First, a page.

Justification of Lifetime of a Medical Device including Component Aspects

S

Sherif Amer

#1
Hi all,

We are about to release our medical product but we are having a difficulty determining the lifetime of the device. We have looked at the datasheets of the components the device is built of, found some information about most of them, not all of them. What should we do with the rest of the components that I can't find their lifetime?

Sherif
 
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Wes Bucey

Quite Involved in Discussions
#2
Re: Justification of lifetime

Of course, the first question in my mind is whether the device is external or implantable.

There is a guideline
Lifetime Advice – ISO/TR 14969:2004
ISO/TR 14969:2004 Medical devices – Quality management systems – Guidance on the application of ISO 13485:2003, clause 7.1.3 offers advice on setting the lifetime of a device.

The guidance recommends documenting the defined lifetime of the medical device as well as the rationale for determining the lifetime. Some considerations in the determination include:


  1. shelf life of the medical device
  2. expiration date of the device or its components
  3. the number of cycles or periods of use of the medical device
  4. anticipated material degradation
  5. stability of the packaging material
  6. for implantable devices, the residual risk that results from the entire period of residence of the device inside the patient’s body
  7. for sterile medical devices, the ability to maintain sterility
  8. the organization’s contractual or regulatory obligation to support and service the device
  9. spare parts cost and availability;
  10. legal considerations including liability

Risk Management Considerations
The defined product lifetime can help control residual risks that can increase to unacceptable levels over extended device periods of use.1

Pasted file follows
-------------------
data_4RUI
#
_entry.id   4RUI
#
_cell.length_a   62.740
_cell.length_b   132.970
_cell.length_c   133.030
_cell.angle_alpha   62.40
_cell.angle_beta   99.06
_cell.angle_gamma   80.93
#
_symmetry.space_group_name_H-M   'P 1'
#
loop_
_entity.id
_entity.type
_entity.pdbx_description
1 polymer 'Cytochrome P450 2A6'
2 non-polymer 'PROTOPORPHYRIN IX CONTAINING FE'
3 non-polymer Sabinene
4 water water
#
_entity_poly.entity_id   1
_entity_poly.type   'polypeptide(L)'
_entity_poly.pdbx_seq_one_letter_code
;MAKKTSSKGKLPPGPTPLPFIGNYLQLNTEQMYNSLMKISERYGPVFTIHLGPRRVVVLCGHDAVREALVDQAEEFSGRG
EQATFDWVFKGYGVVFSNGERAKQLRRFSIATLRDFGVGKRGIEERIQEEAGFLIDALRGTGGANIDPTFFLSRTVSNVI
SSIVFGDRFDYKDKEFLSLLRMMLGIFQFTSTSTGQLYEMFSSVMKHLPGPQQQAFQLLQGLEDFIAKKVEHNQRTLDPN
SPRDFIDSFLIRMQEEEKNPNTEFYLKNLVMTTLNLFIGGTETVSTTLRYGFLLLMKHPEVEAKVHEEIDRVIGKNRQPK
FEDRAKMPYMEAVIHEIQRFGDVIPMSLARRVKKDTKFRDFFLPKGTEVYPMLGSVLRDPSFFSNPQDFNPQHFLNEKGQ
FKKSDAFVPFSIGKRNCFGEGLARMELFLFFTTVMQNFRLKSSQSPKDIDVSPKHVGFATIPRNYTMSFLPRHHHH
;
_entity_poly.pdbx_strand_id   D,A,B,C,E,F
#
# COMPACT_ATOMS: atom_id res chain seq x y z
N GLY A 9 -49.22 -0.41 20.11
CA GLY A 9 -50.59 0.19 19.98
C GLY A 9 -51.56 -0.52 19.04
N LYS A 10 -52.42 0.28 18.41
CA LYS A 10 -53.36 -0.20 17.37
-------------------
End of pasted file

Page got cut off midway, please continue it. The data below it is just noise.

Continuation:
ISO 14971:2003 Clause 2.7 define the device life-cycle as all phases in the life of a medical device, from the initial conception to final decommissioning and disposal.

The Risk Management Plan needs to include the scope of the planned risk management activities, identifying and describing the medical device and the life-cycle phases for which each element of the plan is applicable.

Because risks appear throughout the product life-cycle, the life-cycle definition is important. Risks that appear at one point in the life-cycle may be managed by action or controls at a different point. This argues for the application of risk management throughout the life-cycle from design to disposal.
Typically, if the device has been designed so individual components are replaceable, then the primary consideration is whether continual repair and replacement may be feasible, extending the useful life of the device. In the absence of "easily" replaceable components, the lifetime devolves to the estimated life of the shortest lived component.

In an auto, windshield wipers are easily replaceable and don't affect the lifetime of the vehicle. Engines or transmissions "may" be replaceable, but at what point is the useful life of the original vehicle affected before it becomes "rebuilt?"
 
#3
Re: Justification of lifetime of a Medical Device

<snip> We are about to release our medical product but we are having a difficulty determining the lifetime of the device. We have looked at the datasheets of the components the device is built of, found some information about most of them, not all of them. What should we do with the rest of the components that I can't find their lifetime? <snip>